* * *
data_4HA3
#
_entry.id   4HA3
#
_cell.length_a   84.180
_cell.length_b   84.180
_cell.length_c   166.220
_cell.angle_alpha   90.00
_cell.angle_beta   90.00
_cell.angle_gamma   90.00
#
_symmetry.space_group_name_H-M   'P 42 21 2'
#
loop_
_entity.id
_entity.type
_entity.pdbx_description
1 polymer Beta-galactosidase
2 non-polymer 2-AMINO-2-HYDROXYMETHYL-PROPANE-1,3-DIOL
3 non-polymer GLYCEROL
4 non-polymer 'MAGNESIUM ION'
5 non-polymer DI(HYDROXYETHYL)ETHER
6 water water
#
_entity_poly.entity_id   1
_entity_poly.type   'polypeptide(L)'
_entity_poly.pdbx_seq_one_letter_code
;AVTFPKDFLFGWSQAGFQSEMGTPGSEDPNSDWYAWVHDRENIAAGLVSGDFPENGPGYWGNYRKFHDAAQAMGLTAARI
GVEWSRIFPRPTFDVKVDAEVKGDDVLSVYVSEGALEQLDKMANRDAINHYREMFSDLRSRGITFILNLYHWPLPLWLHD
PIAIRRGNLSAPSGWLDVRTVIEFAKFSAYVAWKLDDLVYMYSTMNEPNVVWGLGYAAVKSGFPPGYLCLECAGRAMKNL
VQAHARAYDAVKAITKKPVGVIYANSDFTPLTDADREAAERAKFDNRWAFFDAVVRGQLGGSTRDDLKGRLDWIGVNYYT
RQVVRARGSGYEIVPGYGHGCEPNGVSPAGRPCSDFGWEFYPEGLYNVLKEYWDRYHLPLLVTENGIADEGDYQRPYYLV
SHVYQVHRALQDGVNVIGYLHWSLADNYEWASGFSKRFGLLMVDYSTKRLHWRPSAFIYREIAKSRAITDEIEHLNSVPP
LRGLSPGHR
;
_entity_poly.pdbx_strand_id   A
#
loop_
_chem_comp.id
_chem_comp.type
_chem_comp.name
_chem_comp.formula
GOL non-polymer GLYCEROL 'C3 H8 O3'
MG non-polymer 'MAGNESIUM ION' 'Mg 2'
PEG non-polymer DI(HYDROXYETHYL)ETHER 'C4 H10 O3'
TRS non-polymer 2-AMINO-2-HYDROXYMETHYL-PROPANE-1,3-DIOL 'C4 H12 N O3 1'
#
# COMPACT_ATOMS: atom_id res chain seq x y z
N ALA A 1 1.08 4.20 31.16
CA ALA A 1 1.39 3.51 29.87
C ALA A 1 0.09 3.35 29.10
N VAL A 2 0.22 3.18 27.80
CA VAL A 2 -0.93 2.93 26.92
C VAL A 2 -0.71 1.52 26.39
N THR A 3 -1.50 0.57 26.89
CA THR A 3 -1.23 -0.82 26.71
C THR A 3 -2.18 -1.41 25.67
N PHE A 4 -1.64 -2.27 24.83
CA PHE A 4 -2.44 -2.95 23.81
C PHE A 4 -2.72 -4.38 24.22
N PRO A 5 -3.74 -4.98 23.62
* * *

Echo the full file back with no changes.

data_4HA3
#
_entry.id   4HA3
#
_cell.length_a   84.180
_cell.length_b   84.180
_cell.length_c   166.220
_cell.angle_alpha   90.00
_cell.angle_beta   90.00
_cell.angle_gamma   90.00
#
_symmetry.space_group_name_H-M   'P 42 21 2'
#
loop_
_entity.id
_entity.type
_entity.pdbx_description
1 polymer Beta-galactosidase
2 non-polymer 2-AMINO-2-HYDROXYMETHYL-PROPANE-1,3-DIOL
3 non-polymer GLYCEROL
4 non-polymer 'MAGNESIUM ION'
5 non-polymer DI(HYDROXYETHYL)ETHER
6 water water
#
_entity_poly.entity_id   1
_entity_poly.type   'polypeptide(L)'
_entity_poly.pdbx_seq_one_letter_code
;AVTFPKDFLFGWSQAGFQSEMGTPGSEDPNSDWYAWVHDRENIAAGLVSGDFPENGPGYWGNYRKFHDAAQAMGLTAARI
GVEWSRIFPRPTFDVKVDAEVKGDDVLSVYVSEGALEQLDKMANRDAINHYREMFSDLRSRGITFILNLYHWPLPLWLHD
PIAIRRGNLSAPSGWLDVRTVIEFAKFSAYVAWKLDDLVYMYSTMNEPNVVWGLGYAAVKSGFPPGYLCLECAGRAMKNL
VQAHARAYDAVKAITKKPVGVIYANSDFTPLTDADREAAERAKFDNRWAFFDAVVRGQLGGSTRDDLKGRLDWIGVNYYT
RQVVRARGSGYEIVPGYGHGCEPNGVSPAGRPCSDFGWEFYPEGLYNVLKEYWDRYHLPLLVTENGIADEGDYQRPYYLV
SHVYQVHRALQDGVNVIGYLHWSLADNYEWASGFSKRFGLLMVDYSTKRLHWRPSAFIYREIAKSRAITDEIEHLNSVPP
LRGLSPGHR
;
_entity_poly.pdbx_strand_id   A
#
loop_
_chem_comp.id
_chem_comp.type
_chem_comp.name
_chem_comp.formula
GOL non-polymer GLYCEROL 'C3 H8 O3'
MG non-polymer 'MAGNESIUM ION' 'Mg 2'
PEG non-polymer DI(HYDROXYETHYL)ETHER 'C4 H10 O3'
TRS non-polymer 2-AMINO-2-HYDROXYMETHYL-PROPANE-1,3-DIOL 'C4 H12 N O3 1'
#
# COMPACT_ATOMS: atom_id res chain seq x y z
N ALA A 1 1.08 4.20 31.16
CA ALA A 1 1.39 3.51 29.87
C ALA A 1 0.09 3.35 29.10
N VAL A 2 0.22 3.18 27.80
CA VAL A 2 -0.93 2.93 26.92
C VAL A 2 -0.71 1.52 26.39
N THR A 3 -1.50 0.57 26.89
CA THR A 3 -1.23 -0.82 26.71
C THR A 3 -2.18 -1.41 25.67
N PHE A 4 -1.64 -2.27 24.83
CA PHE A 4 -2.44 -2.95 23.81
C PHE A 4 -2.72 -4.38 24.22
N PRO A 5 -3.74 -4.98 23.62